The end is sweet. Not bitter.

Well, Rachel and I have returned home to South Florida. We are currently residing at my parent’s house in Boca Raton until we are both employed and then we will search for a place of our own; that is the deal we made. Rachel has been trucking along filling out applications each day while using all her resources and networks to find a job she will enjoy in the non-profit industry. She has a wonderful group of family and friends who are doing all they can to help her out. I have filled out applications, networked with friends in the industry, and had a few interviews, which have been successful so far. There is one job in particular that I will most likely start with in a few weeks. In today’s economy, I feel honored and privileged to have offers and choices (hopefully I don’t jinx myself!).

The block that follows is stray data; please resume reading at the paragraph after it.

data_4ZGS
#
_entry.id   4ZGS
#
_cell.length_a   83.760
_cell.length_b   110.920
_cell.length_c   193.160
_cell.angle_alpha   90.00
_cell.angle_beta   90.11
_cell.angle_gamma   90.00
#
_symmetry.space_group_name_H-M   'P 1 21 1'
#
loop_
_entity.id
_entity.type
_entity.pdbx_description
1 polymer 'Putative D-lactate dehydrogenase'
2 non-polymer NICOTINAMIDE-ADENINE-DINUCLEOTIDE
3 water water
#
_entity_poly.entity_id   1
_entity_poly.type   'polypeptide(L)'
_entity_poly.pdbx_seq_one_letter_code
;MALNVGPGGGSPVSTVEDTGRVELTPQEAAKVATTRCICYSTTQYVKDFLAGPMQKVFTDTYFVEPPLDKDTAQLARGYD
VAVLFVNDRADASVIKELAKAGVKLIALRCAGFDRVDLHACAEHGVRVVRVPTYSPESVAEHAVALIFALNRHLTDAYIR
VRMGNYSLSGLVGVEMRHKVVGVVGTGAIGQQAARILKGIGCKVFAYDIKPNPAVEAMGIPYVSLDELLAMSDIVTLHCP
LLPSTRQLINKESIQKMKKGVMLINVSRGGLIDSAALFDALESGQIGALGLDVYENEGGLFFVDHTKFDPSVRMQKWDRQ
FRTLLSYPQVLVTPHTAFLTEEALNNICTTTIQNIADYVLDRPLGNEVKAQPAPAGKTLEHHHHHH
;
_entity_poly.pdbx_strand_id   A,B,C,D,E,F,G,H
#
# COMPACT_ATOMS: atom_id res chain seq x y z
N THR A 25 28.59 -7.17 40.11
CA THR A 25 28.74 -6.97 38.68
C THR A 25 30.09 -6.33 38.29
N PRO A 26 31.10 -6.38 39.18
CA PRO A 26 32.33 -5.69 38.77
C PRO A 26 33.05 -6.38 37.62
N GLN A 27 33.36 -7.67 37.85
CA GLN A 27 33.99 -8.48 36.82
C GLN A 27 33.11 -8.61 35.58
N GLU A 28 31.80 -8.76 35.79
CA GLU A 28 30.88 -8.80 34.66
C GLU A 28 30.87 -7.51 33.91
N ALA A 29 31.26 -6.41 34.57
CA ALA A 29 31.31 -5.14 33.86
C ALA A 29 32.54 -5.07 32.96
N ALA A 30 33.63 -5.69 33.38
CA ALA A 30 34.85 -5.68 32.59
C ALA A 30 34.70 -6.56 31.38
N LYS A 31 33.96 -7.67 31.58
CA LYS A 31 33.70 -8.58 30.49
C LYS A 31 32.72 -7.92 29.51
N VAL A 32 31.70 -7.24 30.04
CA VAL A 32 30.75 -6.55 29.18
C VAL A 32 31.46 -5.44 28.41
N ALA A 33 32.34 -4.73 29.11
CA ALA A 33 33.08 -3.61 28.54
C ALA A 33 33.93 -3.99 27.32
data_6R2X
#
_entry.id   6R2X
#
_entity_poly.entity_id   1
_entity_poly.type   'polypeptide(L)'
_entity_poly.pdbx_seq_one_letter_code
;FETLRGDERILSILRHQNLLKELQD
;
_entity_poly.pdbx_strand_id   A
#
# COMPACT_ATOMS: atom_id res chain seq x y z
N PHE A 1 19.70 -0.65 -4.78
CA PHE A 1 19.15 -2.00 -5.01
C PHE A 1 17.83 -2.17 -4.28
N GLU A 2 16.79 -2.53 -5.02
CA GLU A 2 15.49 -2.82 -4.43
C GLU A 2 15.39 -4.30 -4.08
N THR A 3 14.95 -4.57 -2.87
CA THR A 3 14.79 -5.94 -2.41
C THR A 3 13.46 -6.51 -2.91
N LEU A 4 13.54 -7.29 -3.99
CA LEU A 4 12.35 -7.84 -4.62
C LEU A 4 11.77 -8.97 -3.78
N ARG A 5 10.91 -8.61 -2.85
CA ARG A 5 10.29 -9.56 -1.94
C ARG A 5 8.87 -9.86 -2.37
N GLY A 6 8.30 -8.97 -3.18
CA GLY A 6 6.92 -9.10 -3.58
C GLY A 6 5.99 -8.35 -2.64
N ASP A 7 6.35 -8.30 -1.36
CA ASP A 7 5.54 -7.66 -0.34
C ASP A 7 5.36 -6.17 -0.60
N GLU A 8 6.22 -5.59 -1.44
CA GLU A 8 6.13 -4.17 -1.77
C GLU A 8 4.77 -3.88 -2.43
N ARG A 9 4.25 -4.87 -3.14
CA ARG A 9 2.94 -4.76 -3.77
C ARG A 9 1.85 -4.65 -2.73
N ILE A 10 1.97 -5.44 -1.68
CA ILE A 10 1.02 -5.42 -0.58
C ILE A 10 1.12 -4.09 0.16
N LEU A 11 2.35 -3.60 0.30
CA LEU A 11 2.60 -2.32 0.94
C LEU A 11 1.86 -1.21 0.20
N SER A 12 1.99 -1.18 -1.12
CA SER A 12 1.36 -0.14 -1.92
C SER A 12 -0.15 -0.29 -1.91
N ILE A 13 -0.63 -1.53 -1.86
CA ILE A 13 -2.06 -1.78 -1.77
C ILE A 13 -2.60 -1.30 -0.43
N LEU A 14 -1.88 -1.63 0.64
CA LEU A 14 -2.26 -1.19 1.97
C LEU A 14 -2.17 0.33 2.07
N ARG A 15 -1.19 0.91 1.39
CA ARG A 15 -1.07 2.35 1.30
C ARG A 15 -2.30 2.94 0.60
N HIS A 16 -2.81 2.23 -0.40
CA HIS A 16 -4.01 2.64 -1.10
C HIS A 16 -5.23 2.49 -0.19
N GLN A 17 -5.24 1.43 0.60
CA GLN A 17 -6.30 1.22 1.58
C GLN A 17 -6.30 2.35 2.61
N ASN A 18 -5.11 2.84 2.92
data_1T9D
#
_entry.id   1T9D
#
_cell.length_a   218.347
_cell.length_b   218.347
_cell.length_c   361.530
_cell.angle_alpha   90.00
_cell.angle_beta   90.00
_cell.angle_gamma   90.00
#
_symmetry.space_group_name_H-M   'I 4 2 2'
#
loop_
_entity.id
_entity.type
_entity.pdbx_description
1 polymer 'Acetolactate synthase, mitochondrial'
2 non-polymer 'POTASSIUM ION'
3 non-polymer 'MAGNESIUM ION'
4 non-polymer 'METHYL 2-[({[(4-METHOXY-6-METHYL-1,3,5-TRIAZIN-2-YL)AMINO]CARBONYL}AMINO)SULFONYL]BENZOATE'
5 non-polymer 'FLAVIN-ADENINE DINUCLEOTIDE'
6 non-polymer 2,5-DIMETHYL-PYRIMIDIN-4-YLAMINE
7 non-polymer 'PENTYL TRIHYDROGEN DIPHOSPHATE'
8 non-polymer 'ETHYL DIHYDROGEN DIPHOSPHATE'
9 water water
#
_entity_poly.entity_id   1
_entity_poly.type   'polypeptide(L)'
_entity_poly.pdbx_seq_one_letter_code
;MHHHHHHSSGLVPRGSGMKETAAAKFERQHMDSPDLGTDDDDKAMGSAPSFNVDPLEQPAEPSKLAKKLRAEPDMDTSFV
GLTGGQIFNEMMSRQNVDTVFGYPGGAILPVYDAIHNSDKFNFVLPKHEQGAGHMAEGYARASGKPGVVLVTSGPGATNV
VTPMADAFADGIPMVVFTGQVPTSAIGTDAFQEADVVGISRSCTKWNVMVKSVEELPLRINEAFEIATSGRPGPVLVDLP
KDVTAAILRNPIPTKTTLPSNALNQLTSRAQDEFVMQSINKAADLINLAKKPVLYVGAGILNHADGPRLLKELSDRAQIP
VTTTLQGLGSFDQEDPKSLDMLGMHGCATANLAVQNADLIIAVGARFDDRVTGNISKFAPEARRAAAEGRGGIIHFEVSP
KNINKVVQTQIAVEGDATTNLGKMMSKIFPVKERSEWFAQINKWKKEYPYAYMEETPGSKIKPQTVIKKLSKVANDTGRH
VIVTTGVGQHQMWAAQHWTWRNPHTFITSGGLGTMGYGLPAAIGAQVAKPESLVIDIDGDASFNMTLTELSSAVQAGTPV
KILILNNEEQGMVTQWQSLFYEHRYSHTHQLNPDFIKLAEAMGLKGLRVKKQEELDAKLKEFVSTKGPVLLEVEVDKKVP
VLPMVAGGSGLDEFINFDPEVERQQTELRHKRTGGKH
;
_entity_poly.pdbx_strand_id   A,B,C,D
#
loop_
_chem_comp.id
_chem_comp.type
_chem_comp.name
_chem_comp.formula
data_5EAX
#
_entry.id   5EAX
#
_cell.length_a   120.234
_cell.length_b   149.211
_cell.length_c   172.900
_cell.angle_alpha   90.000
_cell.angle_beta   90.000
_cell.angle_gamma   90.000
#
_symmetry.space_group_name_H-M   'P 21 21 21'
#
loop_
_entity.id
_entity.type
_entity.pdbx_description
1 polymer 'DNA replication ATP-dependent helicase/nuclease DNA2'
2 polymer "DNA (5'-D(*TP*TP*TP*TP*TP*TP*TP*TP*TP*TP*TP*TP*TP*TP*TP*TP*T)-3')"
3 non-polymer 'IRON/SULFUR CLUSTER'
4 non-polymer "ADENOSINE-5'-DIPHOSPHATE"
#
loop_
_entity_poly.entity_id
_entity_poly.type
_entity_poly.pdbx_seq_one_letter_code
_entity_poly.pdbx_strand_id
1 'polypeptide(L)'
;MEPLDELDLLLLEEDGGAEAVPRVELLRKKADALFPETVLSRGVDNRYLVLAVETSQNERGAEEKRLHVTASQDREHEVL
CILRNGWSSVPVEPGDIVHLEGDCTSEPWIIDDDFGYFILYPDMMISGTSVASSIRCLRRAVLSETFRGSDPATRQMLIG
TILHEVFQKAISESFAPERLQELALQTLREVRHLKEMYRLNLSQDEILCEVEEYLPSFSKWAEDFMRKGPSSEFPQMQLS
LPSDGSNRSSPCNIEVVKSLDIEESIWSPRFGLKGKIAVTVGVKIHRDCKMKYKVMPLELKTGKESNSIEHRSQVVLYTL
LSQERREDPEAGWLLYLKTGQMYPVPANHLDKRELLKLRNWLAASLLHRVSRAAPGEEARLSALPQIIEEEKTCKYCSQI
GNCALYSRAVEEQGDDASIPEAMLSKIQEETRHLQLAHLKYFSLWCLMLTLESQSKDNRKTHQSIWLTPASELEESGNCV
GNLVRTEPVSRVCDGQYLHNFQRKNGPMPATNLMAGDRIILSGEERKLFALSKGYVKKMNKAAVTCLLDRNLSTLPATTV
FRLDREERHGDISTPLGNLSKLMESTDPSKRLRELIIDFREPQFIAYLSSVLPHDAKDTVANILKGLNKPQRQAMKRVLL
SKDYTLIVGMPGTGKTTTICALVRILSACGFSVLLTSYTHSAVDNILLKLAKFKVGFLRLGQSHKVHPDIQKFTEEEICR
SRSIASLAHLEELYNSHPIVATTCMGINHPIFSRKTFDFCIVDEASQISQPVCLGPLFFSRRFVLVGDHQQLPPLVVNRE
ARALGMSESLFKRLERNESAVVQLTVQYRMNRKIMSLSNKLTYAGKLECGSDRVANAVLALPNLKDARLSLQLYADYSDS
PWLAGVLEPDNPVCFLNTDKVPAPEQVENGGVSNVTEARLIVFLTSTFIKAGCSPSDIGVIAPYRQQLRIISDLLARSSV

I’d always thought returning home would be just like any other day for me, and this seemed true…at first. Continue reading


Filed under culture shock, Details, home, Musings

Laid Back Cruisin’ in Europe

As you read in our previous posts, India was everything and nothing that we expected. It is just as beautiful and chaotic as people and literature say it is, but the full extent of all this came to light when we landed in Barcelona, Spain to meet up with Rachel’s parents to go on a 12 day Mediterranean cruise. Nothing was more shocking than having all the luxuries of the boat and first world living at our disposal.